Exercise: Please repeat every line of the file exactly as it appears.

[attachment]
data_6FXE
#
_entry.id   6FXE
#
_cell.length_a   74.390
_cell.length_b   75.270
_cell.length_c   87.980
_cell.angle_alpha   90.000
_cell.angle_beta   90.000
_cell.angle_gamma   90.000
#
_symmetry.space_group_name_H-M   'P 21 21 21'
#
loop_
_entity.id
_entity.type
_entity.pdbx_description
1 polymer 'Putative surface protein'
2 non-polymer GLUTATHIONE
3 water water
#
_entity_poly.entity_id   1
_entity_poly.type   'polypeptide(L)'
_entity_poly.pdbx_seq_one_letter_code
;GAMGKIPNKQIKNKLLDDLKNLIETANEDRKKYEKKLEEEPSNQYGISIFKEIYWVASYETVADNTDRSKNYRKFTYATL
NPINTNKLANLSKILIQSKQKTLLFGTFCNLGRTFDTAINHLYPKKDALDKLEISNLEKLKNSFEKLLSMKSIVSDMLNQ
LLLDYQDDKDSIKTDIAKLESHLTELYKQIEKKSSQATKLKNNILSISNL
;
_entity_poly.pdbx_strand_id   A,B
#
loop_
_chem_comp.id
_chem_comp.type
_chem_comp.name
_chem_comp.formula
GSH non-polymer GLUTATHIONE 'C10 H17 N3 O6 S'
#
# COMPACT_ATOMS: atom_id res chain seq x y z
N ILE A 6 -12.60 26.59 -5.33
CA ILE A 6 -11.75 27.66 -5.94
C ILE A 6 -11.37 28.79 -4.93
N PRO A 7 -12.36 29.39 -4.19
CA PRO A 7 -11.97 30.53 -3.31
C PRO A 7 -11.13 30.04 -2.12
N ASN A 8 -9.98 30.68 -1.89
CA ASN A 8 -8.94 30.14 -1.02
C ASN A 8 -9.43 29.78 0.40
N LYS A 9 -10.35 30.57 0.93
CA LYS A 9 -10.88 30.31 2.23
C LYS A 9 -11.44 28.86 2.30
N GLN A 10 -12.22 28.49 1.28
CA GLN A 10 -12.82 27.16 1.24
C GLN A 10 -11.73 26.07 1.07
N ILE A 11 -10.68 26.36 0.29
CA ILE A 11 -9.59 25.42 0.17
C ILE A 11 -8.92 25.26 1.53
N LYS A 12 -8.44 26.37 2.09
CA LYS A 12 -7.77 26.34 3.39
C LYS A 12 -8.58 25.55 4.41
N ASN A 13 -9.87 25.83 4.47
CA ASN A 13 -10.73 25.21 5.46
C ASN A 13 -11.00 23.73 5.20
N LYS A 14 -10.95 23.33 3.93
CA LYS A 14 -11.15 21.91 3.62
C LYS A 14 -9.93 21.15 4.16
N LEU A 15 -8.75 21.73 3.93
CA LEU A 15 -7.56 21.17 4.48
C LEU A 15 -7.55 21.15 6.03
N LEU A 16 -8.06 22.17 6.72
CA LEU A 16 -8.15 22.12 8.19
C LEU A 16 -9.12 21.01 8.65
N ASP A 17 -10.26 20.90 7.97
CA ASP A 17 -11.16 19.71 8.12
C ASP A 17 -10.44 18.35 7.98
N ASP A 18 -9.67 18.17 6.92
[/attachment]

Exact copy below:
data_6FXE
#
_entry.id   6FXE
#
_cell.length_a   74.390
_cell.length_b   75.270
_cell.length_c   87.980
_cell.angle_alpha   90.000
_cell.angle_beta   90.000
_cell.angle_gamma   90.000
#
_symmetry.space_group_name_H-M   'P 21 21 21'
#
loop_
_entity.id
_entity.type
_entity.pdbx_description
1 polymer 'Putative surface protein'
2 non-polymer GLUTATHIONE
3 water water
#
_entity_poly.entity_id   1
_entity_poly.type   'polypeptide(L)'
_entity_poly.pdbx_seq_one_letter_code
;GAMGKIPNKQIKNKLLDDLKNLIETANEDRKKYEKKLEEEPSNQYGISIFKEIYWVASYETVADNTDRSKNYRKFTYATL
NPINTNKLANLSKILIQSKQKTLLFGTFCNLGRTFDTAINHLYPKKDALDKLEISNLEKLKNSFEKLLSMKSIVSDMLNQ
LLLDYQDDKDSIKTDIAKLESHLTELYKQIEKKSSQATKLKNNILSISNL
;
_entity_poly.pdbx_strand_id   A,B
#
loop_
_chem_comp.id
_chem_comp.type
_chem_comp.name
_chem_comp.formula
GSH non-polymer GLUTATHIONE 'C10 H17 N3 O6 S'
#
# COMPACT_ATOMS: atom_id res chain seq x y z
N ILE A 6 -12.60 26.59 -5.33
CA ILE A 6 -11.75 27.66 -5.94
C ILE A 6 -11.37 28.79 -4.93
N PRO A 7 -12.36 29.39 -4.19
CA PRO A 7 -11.97 30.53 -3.31
C PRO A 7 -11.13 30.04 -2.12
N ASN A 8 -9.98 30.68 -1.89
CA ASN A 8 -8.94 30.14 -1.02
C ASN A 8 -9.43 29.78 0.40
N LYS A 9 -10.35 30.57 0.93
CA LYS A 9 -10.88 30.31 2.23
C LYS A 9 -11.44 28.86 2.30
N GLN A 10 -12.22 28.49 1.28
CA GLN A 10 -12.82 27.16 1.24
C GLN A 10 -11.73 26.07 1.07
N ILE A 11 -10.68 26.36 0.29
CA ILE A 11 -9.59 25.42 0.17
C ILE A 11 -8.92 25.26 1.53
N LYS A 12 -8.44 26.37 2.09
CA LYS A 12 -7.77 26.34 3.39
C LYS A 12 -8.58 25.55 4.41
N ASN A 13 -9.87 25.83 4.47
CA ASN A 13 -10.73 25.21 5.46
C ASN A 13 -11.00 23.73 5.20
N LYS A 14 -10.95 23.33 3.93
CA LYS A 14 -11.15 21.91 3.62
C LYS A 14 -9.93 21.15 4.16
N LEU A 15 -8.75 21.73 3.93
CA LEU A 15 -7.56 21.17 4.48
C LEU A 15 -7.55 21.15 6.03
N LEU A 16 -8.06 22.17 6.72
CA LEU A 16 -8.15 22.12 8.19
C LEU A 16 -9.12 21.01 8.65
N ASP A 17 -10.26 20.90 7.97
CA ASP A 17 -11.16 19.71 8.12
C ASP A 17 -10.44 18.35 7.98
N ASP A 18 -9.67 18.17 6.92